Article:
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The contribution of milk and milk products to micronutrient density and affordability of the U.S. diet.
J Am Coll Nutr 2011; 30(5 Suppl 1):422S-8SJA

Abstract

BACKGROUND

To be successful, dietary guidance needs to identify foods that are nutrient rich, affordable, and appealing. Analyses of dietary surveys on "what we eat in America" can now be supplemented by analyses of nutrient density as well as nutrient cost.

OBJECTIVE

To explore the relative contribution of 9 food groups to energy and nutrient intakes and to assess the relative cost of selected nutrients by major food group.

METHOD

Dietary intake data were provided by the 4 cycles of the continuous National Health and Nutrition Examination Survey (NHANES 2001-2002, 2003-2004, 2005-2006, and 2007-2008). Research on the nutritive value and cost of U.S. foods was made possible by the merging of the U.S. Department of Agriculture (USDA) Food and Nutrition Database for Dietary Studies (FNDDS 2.0) with the USDA food prices database. Nutrient densities were calculated per 100 kcal. Nutrient costs were calculated as the dollar cost of meeting 10% daily value for a given nutrient.

RESULTS

Despite their low energy contribution (10%-13% of energy), milk and milk products contributed 47% of calcium, 42% of retinol, and 65% of vitamin D to the diets of children and adults. Milk and milk products were among the top sources of riboflavin, phosphorous, and vitamin B(12). Cost analyses showed that milk and milk products were by far the lowest-cost source of dietary calcium and were among the lowest-cost sources of riboflavin and vitamin B(12). Vegetables and fruit were the lowest-cost sources of vitamin C, whereas dry beans and legumes were the lowest-cost sources of fiber.

CONCLUSION

The nutrients-per-calorie and nutrient cost metrics can help identify affordable nutrient-rich foods.

Authors+Show Affiliations

Center for Public Health Nutrition, School of Public Health, University of Washington, Seattle, Washington 98195-3410, USA. adamdrew@u.washington.edu

Pub Type(s)

Journal Article
Research Support, N.I.H., Extramural

Language

eng

PubMed ID

22081688

Citation

Drewnowski, Adam. "The Contribution of Milk and Milk Products to Micronutrient Density and Affordability of the U.S. Diet." Journal of the American College of Nutrition, vol. 30, no. 5 Suppl 1, 2011, 422S-8S.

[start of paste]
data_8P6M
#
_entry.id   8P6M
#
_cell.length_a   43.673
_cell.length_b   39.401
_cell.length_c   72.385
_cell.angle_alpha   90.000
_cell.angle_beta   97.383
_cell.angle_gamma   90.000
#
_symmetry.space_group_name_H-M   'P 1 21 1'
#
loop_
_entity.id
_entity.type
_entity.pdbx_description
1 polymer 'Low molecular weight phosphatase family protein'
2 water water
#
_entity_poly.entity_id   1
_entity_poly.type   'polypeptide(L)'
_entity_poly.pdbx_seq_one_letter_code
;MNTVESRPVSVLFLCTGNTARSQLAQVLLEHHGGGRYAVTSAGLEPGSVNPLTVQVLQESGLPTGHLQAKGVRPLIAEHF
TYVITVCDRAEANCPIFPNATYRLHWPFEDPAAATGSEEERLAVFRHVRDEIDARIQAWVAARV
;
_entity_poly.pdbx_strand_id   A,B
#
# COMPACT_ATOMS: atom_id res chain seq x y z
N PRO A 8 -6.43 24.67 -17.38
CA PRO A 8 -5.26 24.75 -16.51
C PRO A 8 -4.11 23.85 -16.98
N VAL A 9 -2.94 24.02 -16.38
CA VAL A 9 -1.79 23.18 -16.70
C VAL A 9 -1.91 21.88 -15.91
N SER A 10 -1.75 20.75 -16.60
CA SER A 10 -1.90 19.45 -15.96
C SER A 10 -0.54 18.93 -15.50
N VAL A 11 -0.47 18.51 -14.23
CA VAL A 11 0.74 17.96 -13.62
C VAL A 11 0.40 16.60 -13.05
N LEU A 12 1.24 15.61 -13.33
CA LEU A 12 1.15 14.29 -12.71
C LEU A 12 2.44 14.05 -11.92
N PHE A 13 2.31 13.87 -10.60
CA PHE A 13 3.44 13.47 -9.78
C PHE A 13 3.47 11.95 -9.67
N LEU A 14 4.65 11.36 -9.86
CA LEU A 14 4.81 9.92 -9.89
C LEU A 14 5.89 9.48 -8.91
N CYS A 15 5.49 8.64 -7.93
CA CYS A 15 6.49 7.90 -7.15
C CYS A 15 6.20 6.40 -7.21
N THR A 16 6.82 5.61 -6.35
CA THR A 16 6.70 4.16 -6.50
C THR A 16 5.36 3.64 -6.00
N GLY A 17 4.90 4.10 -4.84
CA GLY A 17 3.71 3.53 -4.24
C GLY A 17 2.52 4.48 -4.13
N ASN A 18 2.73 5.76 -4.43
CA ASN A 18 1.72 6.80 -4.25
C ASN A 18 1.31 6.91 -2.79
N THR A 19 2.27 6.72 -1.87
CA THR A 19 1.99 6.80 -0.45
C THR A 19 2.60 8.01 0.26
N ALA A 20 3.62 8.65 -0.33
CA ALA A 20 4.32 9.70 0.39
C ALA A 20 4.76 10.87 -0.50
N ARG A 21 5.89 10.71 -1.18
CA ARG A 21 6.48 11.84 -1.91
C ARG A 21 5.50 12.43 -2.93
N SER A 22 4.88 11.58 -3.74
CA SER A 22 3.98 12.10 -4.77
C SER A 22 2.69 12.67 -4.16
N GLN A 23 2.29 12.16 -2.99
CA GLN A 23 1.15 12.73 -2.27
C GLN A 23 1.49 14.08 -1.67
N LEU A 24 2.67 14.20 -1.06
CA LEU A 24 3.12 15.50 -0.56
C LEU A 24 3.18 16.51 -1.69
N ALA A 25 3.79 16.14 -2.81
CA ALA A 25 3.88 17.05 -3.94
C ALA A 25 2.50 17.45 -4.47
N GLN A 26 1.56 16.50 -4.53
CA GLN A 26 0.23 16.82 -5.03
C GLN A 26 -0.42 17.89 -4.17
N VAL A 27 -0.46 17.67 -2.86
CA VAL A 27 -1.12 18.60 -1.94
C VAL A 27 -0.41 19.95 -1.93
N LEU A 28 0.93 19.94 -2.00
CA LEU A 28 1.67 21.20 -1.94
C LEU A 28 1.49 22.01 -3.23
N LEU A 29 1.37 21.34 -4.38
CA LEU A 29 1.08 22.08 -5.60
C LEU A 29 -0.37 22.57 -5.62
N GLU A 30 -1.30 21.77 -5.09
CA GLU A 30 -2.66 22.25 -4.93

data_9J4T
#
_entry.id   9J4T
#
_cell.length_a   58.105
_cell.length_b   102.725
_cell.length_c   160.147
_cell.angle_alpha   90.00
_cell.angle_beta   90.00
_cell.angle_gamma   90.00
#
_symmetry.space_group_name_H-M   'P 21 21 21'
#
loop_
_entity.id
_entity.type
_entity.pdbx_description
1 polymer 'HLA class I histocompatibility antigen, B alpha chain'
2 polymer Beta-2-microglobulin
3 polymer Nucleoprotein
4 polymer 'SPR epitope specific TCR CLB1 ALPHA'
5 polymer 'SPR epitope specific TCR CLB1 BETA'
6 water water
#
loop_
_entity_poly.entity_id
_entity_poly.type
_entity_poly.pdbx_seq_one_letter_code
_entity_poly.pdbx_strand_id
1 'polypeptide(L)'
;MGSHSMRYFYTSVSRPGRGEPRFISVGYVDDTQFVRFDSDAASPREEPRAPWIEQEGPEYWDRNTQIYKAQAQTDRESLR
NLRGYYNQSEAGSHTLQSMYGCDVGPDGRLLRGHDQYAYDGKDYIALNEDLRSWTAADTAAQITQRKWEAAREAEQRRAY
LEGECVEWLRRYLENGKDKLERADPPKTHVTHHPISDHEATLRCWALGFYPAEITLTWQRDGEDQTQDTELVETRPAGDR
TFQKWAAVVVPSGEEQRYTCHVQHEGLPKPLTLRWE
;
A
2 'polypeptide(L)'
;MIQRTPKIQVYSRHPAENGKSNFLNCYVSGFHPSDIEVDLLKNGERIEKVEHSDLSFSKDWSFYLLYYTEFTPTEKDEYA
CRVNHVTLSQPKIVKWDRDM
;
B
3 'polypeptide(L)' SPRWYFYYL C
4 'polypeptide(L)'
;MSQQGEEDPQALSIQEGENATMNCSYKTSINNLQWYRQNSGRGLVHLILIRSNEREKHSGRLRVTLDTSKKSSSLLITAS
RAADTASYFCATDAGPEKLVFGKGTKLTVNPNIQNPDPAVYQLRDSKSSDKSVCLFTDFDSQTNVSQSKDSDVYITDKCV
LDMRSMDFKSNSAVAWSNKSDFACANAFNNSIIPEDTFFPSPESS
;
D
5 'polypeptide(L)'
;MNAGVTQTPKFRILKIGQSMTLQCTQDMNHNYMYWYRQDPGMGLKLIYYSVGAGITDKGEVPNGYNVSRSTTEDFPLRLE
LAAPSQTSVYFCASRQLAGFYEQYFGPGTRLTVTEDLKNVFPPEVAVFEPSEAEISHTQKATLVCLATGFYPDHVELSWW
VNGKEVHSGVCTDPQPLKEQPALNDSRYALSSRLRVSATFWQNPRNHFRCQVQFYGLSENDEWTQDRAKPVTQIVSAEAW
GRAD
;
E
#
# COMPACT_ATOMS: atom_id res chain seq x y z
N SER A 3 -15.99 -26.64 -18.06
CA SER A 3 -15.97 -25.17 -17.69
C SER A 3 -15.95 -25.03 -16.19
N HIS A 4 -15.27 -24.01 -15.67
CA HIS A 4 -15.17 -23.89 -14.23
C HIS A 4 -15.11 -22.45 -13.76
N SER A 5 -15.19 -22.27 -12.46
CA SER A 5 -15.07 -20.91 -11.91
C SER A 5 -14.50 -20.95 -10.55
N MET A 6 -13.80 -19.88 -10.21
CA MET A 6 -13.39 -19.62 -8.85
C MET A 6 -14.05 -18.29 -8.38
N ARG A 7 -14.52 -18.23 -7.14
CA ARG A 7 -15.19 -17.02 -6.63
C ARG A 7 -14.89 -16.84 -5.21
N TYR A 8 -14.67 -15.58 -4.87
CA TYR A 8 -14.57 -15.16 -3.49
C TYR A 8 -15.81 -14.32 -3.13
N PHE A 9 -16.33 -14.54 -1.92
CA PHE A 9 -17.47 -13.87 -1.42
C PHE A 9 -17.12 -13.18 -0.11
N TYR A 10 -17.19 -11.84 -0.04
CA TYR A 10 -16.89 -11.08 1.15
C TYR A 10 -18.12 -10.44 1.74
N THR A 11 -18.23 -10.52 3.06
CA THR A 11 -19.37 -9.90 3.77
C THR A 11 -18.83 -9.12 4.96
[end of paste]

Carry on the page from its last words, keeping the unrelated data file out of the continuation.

Drewnowski A. The contribution of milk and milk products to micronutrient density and affordability of the U.S. diet. J Am Coll Nutr. 2011;30(5 Suppl 1):422S-8S.
Drewnowski, A. (2011). The contribution of milk and milk products to micronutrient density and affordability of the U.S. diet. Journal of the American College of Nutrition, 30(5 Suppl 1), 422S-8S.
Drewnowski A. The Contribution of Milk and Milk Products to Micronutrient Density and Affordability of the U.S. Diet. J Am Coll Nutr. 2011;30(5 Suppl 1):422S-8S. PubMed PMID: 22081688.
* Article titles in AMA citation format should be in sentence-case
TY - JOUR T1 - The contribution of milk and milk products to micronutrient density and affordability of the U.S. diet. A1 - Drewnowski,Adam, PY - 2011/11/15/entrez PY - 2011/12/7/pubmed PY - 2012/3/8/medline SP - 422S EP - 8S JF - Journal of the American College of Nutrition JO - J Am Coll Nutr VL - 30 IS - 5 Suppl 1 N2 - BACKGROUND: To be successful, dietary guidance needs to identify foods that are nutrient rich, affordable, and appealing. Analyses of dietary surveys on "what we eat in America" can now be supplemented by analyses of nutrient density as well as nutrient cost. OBJECTIVE: To explore the relative contribution of 9 food groups to energy and nutrient intakes and to assess the relative cost of selected nutrients by major food group. METHOD: Dietary intake data were provided by the 4 cycles of the continuous National Health and Nutrition Examination Survey (NHANES 2001-2002, 2003-2004, 2005-2006, and 2007-2008). Research on the nutritive value and cost of U.S. foods was made possible by the merging of the U.S. Department of Agriculture (USDA) Food and Nutrition Database for Dietary Studies (FNDDS 2.0) with the USDA food prices database. Nutrient densities were calculated per 100 kcal. Nutrient costs were calculated as the dollar cost of meeting 10% daily value for a given nutrient. RESULTS: Despite their low energy contribution (10%-13% of energy), milk and milk products contributed 47% of calcium, 42% of retinol, and 65% of vitamin D to the diets of children and adults. Milk and milk products were among the top sources of riboflavin, phosphorous, and vitamin B(12). Cost analyses showed that milk and milk products were by far the lowest-cost source of dietary calcium and were among the lowest-cost sources of riboflavin and vitamin B(12). Vegetables and fruit were the lowest-cost sources of vitamin C, whereas dry beans and legumes were the lowest-cost sources of fiber. CONCLUSION: The nutrients-per-calorie and nutrient cost metrics can help identify affordable nutrient-rich foods. SN - 1541-1087 UR - https://www.unboundmedicine.com/medline/citation/22081688/The_contribution_of_milk_and_milk_products_to_micronutrient_density_and_affordability_of_the_U_S__diet_ L2 - http://www.tandfonline.com/doi/full/10.1080/07315724.2011.10719986 DB - PRIME DP - Unbound Medicine ER -